The banking bill and the fast forward for Aadhaar are two forces which will shape the Indian banking industry from the New Year. Each is a game changer. Both of them introduce competition for the sector at a pace that has not happened for a long time.
The Banking Laws (amendment) bill introduces competition in the sector in the way it is understood in a mature market. Though RBI has kept the right to decide which company will be allowed to bid for a 26 per cent shareholding in a bank through the fit and proper criterion, it will be soon under pressure to accept all competing challenges, irrespective of the parentage of the bidder. For instance, how can a regulator say it is satisfied that a bid for a minority stake in a bank mounted by company A will be allowed to go through and say no to B, without getting involved in every possible way with the management of a bank, its politics and exercising judgement on the corporate sector that will compromise its neutrality. The choice for the regulator will become one of either allowing every bid or none at all. Also, as foreign banks have got the clarity to become wholly owned subsidiary in India, the competition they will mount for the established players will be awesome instead of being restricted to the Mumbai-Delhi market.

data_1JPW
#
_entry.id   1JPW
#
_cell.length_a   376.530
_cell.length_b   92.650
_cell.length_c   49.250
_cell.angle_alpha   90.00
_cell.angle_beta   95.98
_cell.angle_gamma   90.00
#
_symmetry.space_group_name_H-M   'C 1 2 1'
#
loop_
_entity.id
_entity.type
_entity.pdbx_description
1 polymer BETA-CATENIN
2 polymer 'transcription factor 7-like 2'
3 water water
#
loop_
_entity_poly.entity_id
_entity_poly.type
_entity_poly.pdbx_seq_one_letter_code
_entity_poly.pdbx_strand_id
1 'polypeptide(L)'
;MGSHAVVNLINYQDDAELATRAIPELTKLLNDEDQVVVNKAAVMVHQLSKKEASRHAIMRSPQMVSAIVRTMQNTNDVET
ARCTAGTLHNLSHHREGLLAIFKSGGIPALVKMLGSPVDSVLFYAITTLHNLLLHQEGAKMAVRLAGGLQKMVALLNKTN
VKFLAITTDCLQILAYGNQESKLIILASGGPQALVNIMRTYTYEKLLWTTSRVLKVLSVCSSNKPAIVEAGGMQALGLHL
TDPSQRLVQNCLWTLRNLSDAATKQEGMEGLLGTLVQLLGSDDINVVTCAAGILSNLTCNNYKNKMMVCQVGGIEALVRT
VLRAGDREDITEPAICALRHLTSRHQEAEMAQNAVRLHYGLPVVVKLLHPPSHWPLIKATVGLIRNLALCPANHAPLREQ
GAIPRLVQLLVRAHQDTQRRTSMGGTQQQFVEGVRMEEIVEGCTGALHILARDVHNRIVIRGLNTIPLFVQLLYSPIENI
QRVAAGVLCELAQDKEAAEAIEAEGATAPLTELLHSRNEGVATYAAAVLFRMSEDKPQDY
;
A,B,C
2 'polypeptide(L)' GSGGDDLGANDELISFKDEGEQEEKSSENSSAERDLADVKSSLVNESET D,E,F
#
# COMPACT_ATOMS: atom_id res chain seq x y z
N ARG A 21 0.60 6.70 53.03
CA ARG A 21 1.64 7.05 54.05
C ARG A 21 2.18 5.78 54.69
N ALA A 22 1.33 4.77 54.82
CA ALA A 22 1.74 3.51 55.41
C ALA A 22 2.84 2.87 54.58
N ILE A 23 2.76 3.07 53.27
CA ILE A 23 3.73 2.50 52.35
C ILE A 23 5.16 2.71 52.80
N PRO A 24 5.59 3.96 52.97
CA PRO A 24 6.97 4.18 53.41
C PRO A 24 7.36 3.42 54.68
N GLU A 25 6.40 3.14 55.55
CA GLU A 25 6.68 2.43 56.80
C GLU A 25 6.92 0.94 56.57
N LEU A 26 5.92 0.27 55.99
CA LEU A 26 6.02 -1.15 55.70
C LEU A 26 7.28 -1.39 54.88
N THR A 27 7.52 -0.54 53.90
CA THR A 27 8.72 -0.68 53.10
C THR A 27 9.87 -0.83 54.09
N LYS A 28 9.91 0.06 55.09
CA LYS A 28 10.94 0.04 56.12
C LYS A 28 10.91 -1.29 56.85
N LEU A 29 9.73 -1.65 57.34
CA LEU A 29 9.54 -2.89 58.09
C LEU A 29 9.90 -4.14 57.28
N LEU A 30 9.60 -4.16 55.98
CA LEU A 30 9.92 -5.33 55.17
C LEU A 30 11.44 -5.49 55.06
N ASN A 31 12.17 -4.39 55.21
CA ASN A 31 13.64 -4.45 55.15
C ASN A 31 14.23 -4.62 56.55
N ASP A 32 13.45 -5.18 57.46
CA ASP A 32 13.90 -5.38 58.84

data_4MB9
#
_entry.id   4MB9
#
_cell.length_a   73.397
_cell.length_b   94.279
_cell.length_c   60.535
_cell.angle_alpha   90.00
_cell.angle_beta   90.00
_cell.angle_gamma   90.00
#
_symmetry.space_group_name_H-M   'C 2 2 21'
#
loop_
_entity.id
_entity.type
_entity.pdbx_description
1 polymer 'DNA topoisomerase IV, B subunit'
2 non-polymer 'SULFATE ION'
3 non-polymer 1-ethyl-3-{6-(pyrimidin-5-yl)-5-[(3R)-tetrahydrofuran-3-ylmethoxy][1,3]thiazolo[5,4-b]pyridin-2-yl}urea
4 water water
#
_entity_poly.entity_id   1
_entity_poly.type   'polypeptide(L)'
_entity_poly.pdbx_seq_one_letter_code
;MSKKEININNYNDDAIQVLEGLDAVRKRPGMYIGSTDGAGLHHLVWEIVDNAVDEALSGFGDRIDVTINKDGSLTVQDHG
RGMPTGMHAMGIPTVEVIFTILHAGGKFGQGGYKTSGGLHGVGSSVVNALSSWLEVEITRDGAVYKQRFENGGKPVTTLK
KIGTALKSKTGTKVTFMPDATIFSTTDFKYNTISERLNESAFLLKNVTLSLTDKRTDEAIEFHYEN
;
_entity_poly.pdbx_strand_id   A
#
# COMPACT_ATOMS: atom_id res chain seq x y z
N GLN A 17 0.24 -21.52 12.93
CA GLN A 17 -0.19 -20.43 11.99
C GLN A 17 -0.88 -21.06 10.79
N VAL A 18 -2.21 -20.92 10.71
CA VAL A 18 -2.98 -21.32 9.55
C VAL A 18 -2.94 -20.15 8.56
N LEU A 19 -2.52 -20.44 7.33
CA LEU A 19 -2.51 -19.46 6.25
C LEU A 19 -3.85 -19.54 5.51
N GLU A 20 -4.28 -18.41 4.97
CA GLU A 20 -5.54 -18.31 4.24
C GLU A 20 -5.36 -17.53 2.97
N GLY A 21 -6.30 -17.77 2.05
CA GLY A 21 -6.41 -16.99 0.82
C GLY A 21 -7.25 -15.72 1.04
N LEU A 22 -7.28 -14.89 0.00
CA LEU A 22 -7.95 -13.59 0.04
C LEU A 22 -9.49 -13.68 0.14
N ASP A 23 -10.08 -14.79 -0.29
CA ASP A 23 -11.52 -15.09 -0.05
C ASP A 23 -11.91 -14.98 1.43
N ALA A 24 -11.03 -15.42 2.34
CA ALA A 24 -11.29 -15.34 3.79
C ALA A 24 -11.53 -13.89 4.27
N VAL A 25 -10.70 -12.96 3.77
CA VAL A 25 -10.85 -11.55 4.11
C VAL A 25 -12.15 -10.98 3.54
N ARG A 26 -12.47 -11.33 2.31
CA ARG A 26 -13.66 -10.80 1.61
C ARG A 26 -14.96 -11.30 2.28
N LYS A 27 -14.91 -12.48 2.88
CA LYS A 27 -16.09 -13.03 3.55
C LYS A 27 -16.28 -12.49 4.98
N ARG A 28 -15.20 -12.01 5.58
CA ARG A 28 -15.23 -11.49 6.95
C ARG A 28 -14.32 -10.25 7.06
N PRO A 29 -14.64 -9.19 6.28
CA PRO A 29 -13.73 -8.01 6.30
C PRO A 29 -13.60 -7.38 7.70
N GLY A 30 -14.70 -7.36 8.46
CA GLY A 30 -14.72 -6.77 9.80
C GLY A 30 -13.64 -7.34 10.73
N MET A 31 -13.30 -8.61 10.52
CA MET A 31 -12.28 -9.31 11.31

A big chunk of that competition is the race to pick up Aadhaar bank accounts. These right now appear unattractive but any bank in a semi-rural area will lose out to competition if it does not provide Aadhaar-related facilities. How does one expect people to draw their government benefits from one bank and use another one to transact through? It is certain that most of the cash transactions in a rural economy will be skewed to Aadhaar-friendly banks. So for public sector banks, it is now a competition among themselves which so far they were able to shut out through the government-mandated lead bank schemes.
The combination of advantages tilts towards larger banks, irrespective of public or private sector. Already the latter have begun to pick up government business and created tensions for the smaller public sector banks. Banks, in response have to merge, as the finance minister has said.
Subhomoy is a Deputy Editor based in New Delhi